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Green light for 'vacuum' procedure to heal open abdominal wounds

A procedure to help heal open abdominal wounds has been given the all clear by the National Institute of Health and Care Excellence (NICE) following an investigation into safety concerns.

The technique – Negative Pressure Wound Therapy – is sometimes used after major abdominal surgery or injury when the wound cannot be closed using conventional methods.

It involves a “vacuum system” being applied to the open wound and surrounding area to help remove excess blood and fluid and keep the wound clean.

In 2009 NICE launched a national audit of the procedure, which can be used during laparostomy, in the light of concerns raised by a specialist unit. There were fears it might increase a patient’s risk of developing intestinal fistulae – holes in the bowel wall that leak bowel contents and may not heal.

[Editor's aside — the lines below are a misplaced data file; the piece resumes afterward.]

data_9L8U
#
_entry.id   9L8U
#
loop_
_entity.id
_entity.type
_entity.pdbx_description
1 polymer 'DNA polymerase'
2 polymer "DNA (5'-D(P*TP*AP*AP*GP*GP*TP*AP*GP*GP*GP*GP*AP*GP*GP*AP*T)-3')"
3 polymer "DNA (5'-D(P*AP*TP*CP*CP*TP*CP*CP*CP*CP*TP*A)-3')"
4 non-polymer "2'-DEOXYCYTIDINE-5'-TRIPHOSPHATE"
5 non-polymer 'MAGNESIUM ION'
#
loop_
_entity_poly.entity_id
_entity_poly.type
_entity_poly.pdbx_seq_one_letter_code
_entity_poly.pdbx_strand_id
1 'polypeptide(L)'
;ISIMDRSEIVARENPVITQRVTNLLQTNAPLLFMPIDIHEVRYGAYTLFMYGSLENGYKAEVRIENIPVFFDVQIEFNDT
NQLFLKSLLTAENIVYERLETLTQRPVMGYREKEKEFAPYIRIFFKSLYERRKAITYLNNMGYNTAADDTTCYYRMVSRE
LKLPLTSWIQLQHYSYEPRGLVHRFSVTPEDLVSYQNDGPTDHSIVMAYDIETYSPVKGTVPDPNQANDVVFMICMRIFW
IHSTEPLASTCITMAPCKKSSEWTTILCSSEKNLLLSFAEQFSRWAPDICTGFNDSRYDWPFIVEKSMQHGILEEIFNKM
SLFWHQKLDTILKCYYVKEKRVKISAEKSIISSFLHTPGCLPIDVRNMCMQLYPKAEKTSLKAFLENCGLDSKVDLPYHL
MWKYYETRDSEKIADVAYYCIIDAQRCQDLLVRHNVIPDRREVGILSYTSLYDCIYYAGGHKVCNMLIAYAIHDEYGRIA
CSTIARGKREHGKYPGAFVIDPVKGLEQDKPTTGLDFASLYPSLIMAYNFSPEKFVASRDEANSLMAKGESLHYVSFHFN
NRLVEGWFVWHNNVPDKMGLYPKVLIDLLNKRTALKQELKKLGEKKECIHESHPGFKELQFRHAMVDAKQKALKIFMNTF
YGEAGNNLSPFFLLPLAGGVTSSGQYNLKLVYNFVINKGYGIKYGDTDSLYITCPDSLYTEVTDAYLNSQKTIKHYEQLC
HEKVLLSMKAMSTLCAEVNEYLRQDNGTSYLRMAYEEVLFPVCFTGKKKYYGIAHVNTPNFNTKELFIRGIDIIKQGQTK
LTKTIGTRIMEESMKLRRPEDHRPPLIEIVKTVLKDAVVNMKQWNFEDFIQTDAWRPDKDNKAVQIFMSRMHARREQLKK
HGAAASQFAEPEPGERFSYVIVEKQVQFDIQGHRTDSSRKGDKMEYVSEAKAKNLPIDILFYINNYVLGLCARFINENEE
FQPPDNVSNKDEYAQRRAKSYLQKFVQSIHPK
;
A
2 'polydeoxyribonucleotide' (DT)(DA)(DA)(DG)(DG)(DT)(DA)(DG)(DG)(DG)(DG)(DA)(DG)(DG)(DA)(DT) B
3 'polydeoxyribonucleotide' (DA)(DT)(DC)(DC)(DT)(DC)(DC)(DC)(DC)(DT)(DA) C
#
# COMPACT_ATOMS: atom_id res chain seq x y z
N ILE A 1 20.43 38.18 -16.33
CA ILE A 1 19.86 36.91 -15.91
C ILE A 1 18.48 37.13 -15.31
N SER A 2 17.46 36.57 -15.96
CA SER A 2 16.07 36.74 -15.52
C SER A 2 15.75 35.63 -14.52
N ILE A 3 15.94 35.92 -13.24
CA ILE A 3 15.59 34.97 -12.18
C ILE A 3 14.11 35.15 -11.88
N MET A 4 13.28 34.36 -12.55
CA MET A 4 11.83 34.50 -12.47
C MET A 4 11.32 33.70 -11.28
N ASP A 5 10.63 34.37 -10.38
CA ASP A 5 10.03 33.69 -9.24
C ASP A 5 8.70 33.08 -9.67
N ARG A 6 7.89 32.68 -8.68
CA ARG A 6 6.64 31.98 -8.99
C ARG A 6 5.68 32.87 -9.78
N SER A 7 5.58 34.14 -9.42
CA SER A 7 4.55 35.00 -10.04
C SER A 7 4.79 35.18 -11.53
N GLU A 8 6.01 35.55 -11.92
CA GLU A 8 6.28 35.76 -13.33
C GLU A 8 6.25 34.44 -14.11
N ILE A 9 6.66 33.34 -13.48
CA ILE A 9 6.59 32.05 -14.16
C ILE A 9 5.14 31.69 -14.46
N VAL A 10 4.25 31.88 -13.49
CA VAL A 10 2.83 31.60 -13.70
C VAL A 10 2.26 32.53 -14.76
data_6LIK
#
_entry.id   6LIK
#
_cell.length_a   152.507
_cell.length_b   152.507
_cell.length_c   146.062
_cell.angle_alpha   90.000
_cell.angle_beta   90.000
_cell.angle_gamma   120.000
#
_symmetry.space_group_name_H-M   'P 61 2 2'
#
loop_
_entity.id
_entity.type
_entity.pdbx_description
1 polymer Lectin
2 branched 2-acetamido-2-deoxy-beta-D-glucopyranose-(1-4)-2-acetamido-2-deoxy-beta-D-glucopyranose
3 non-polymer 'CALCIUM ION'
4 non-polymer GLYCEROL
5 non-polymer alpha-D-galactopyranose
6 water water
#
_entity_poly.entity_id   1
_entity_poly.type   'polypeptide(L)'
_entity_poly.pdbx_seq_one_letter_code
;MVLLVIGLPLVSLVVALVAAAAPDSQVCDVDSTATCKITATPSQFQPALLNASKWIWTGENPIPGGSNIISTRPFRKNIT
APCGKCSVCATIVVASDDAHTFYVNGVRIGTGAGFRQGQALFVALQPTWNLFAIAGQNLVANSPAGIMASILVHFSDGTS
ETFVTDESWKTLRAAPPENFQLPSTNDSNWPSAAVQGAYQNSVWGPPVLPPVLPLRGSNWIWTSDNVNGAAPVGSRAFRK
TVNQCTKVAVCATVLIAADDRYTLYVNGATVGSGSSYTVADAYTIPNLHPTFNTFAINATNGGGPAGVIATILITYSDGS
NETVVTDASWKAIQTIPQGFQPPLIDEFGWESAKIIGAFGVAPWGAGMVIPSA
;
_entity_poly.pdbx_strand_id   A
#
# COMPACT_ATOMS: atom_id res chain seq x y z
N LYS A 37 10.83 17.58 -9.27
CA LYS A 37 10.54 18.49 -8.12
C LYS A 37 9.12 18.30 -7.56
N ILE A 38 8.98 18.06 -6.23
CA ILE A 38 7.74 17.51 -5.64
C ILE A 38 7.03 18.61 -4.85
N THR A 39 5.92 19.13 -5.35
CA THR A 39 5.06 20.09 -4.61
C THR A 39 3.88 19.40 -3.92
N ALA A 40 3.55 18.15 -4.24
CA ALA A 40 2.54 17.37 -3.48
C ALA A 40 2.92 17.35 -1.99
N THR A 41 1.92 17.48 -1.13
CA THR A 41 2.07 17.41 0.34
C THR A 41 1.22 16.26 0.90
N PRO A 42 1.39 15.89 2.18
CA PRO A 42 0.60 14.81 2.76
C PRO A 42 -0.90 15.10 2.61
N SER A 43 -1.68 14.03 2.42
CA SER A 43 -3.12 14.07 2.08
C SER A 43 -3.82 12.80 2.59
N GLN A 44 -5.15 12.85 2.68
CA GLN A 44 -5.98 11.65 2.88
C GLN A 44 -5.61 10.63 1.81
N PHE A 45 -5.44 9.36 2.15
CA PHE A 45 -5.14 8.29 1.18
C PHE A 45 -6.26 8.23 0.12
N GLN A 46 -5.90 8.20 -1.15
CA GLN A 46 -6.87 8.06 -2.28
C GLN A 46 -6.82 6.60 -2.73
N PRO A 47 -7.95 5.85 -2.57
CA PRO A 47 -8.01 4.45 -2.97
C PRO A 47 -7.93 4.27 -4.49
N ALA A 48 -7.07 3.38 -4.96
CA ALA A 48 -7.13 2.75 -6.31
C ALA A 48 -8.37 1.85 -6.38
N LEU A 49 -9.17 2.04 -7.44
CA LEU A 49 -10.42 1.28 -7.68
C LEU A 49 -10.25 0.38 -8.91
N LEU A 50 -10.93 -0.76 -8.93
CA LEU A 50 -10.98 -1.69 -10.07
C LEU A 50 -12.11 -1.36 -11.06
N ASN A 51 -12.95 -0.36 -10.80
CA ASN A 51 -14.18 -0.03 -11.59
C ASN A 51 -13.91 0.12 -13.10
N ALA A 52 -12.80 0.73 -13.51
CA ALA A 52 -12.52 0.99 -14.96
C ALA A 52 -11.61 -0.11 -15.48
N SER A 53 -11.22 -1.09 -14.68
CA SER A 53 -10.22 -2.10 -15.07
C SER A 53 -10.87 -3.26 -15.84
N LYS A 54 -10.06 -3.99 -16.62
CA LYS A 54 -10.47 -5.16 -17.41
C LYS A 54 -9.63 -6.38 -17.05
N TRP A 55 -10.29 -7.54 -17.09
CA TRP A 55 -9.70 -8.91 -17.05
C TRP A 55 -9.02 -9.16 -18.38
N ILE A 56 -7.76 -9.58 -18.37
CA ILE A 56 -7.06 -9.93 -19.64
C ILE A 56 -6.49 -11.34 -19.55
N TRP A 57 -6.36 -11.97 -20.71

However, NICE announced this week that the technique had been shown to be “safe and effective” and published updated guidance for hospitals.

The institute estimated that up to 10 patients a year may require this type of intensive care treatment.

  • This week NICE also recommended a treatment for a common eye problem that affects around 14% of diabetes patients. It backed fluocinolone acetonide intravitreal implant (Iluvien) as an option for the treatment of chronic diabetic macular oedema, which causes blurred or double vision.

However, the implant is only recommended as an option for oedema that is insufficiently responsive to other available therapies and where it will be used in an eye with an intraocular lens.

 

Are you able to Speak Out Safely? Sign our petition to put pressure on your trust to support an open and transparent NHS.

 

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